Taking iron supplements will not help people with sickle cell disease. This type of anemia is not caused by too little iron in the blood; it’s caused by not having enough red blood cells. In fact, taking iron supplements could harm a person with sickle cell disease because the extra iron builds up in the body and can cause damage to the organs.
Anemia is a very common complication of SCD. With SCD, the red blood cells die early. This means there are not enough healthy red blood cells to carry oxygen throughout the body. When this happens, a person might have:
- Dizziness and lightheadedness
- A fast heart rate
- Difficulty breathing
- Pale skin color
- Jaundice (yellow color to the skin and whites of the eyes)
- Slow growth
- Delayed puberty
Blood transfusions are used to treat severe anemia. A sudden worsening of anemia resulting from infection or enlargement of the spleen is a common reason for a transfusion. Multiple blood transfusions, however, might cause health problems because of the iron content of blood. Iron overload, called hemosiderosis, can damage liver, heart, pancreas and other organs, leading to diseases such as diabetes mellitus. Iron chelation therapy should be started in patients with SCD receiving regular blood transfusions to reduce excess iron levels.
People with SCD, especially infants and children, are more at risk for infections, especially those due to bacteria with capsules because of damage to the spleen. Pneumonia is a leading cause of death in infants and young children with SCD.
Vaccines can protect against harmful infections.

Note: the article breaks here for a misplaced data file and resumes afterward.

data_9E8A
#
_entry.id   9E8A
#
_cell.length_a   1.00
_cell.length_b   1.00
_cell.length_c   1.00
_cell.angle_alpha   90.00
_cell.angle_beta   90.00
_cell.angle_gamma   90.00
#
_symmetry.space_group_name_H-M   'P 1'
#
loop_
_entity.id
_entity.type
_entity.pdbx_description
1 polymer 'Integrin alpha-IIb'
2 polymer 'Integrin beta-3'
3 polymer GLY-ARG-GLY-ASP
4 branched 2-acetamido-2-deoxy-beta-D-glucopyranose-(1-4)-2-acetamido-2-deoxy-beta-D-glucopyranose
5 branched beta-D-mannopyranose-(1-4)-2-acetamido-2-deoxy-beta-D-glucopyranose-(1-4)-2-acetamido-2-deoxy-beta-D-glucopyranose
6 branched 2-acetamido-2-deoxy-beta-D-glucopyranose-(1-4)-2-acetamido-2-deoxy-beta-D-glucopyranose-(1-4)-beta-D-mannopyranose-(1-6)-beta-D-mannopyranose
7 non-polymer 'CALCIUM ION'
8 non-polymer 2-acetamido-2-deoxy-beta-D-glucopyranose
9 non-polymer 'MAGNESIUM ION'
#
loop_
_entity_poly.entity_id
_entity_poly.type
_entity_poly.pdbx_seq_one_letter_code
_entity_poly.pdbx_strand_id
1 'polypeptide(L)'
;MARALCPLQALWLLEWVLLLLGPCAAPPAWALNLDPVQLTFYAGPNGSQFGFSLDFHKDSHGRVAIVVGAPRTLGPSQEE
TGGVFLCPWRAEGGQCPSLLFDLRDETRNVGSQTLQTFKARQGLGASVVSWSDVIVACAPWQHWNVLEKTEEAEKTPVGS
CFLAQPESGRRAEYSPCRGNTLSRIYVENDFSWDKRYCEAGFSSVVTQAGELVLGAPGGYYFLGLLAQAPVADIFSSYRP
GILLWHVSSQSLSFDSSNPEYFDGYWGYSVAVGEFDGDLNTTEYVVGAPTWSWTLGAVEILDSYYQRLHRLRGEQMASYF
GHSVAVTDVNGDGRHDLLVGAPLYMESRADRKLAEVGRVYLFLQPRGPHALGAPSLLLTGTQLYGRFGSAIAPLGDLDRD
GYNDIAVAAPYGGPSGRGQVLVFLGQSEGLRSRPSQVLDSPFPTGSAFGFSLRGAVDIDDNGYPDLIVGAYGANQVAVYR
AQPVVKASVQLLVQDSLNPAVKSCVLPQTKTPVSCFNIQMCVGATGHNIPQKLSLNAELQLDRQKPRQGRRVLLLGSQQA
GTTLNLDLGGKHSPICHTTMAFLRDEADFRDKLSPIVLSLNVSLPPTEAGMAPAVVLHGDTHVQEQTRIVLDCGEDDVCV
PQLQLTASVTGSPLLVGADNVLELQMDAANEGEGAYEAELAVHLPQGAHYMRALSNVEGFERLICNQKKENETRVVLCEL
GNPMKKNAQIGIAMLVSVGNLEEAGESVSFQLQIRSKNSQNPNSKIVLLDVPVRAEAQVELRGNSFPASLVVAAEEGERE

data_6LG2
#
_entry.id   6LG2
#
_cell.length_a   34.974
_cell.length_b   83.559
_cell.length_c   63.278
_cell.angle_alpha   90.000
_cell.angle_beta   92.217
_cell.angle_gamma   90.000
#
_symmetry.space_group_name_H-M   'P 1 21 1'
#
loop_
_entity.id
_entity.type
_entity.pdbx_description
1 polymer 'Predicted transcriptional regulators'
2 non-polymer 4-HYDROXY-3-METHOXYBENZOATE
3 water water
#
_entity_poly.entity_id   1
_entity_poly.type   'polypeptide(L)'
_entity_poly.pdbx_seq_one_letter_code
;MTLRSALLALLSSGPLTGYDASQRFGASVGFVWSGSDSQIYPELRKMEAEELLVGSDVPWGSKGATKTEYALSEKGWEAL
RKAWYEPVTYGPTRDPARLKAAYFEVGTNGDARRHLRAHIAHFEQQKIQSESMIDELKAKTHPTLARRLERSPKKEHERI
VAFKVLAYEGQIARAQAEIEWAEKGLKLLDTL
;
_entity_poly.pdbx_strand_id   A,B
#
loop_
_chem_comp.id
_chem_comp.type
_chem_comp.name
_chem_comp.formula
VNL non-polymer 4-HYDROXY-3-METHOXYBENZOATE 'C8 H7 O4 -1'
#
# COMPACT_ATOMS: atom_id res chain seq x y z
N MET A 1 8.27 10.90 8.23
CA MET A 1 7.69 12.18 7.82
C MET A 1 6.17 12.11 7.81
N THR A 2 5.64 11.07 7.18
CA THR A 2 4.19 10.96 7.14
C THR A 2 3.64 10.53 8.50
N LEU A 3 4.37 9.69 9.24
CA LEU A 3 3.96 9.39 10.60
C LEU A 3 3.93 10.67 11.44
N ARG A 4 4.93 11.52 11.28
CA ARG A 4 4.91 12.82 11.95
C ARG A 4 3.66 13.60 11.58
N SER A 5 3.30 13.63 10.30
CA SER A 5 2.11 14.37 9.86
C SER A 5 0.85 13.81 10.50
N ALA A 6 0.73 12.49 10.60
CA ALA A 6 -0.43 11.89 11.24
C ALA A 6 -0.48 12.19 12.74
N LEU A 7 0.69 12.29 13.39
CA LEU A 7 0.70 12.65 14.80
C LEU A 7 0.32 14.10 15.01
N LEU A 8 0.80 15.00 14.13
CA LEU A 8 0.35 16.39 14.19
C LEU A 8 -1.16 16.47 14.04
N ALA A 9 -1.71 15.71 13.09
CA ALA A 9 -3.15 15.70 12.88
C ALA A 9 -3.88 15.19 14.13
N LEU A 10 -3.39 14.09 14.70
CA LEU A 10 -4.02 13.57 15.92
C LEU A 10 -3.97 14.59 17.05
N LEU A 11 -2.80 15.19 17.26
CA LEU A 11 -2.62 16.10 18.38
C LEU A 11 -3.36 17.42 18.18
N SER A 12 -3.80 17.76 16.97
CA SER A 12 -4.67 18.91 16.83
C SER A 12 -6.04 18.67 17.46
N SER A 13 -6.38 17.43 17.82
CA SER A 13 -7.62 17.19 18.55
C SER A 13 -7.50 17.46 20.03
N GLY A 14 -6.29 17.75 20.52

- Washing your hands is one of the best ways to help prevent getting an infection. People with SCD, their family, and other caretakers should wash their hands with soap and clean water many times each day.
- Because bacteria in some foods can be especially harmful to children with SCD, food should be prepared safely.
- Vaccines can protect against harmful infections. Children with SCD should get all regular childhood vaccines, plus a few extra. Adults should have the flu vaccine every year, as well as the pneumococcal vaccine and any others recommended by a doctor.
- Take penicillin (or other antibiotic prescribed by a doctor) every day until at least 5 years of age.
Infections are treated with antibiotic medicines and sometimes blood transfusions. At the first sign of an infection, such as a fever, it is important to see a doctor right away as this may represent a medical emergency for people with SCD. Early treatment of infection can help prevent problems.
Acute Chest Syndrome
This can be life-threatening and should be treated in a hospital. Symptoms and signs are similar to pneumonia. Signs and symptoms include chest pain, coughing, difficulty breathing, and fever.
Adults with severe SCD can take a medicine called hydroxyurea to help prevent acute chest syndrome. People taking hydroxyurea are monitored closely with regular blood testing and dose adjustments to prevent complications.
A person who is on bed rest or has recently had surgery can use an incentive spirometer, also called “blow bottle,” to help prevent acute chest syndrome.
Depending on the cause, treatment might include oxygen, medicine to treat an infection, medicine to open up airways to improve air, and blood transfusions.
This can be life-threatening and should be treated in a hospital. It happens when a large number of sickle cells get trapped in the spleen and cause it to suddenly get large. Symptoms include sudden weakness, pale lips, fast breathing, extreme thirst, abdominal (belly) pain on the left side of body, and fast heartbeat.
Parents of a child with SCD should learn how to feel and measure the size of their child’s spleen and seek help if the spleen is enlarged.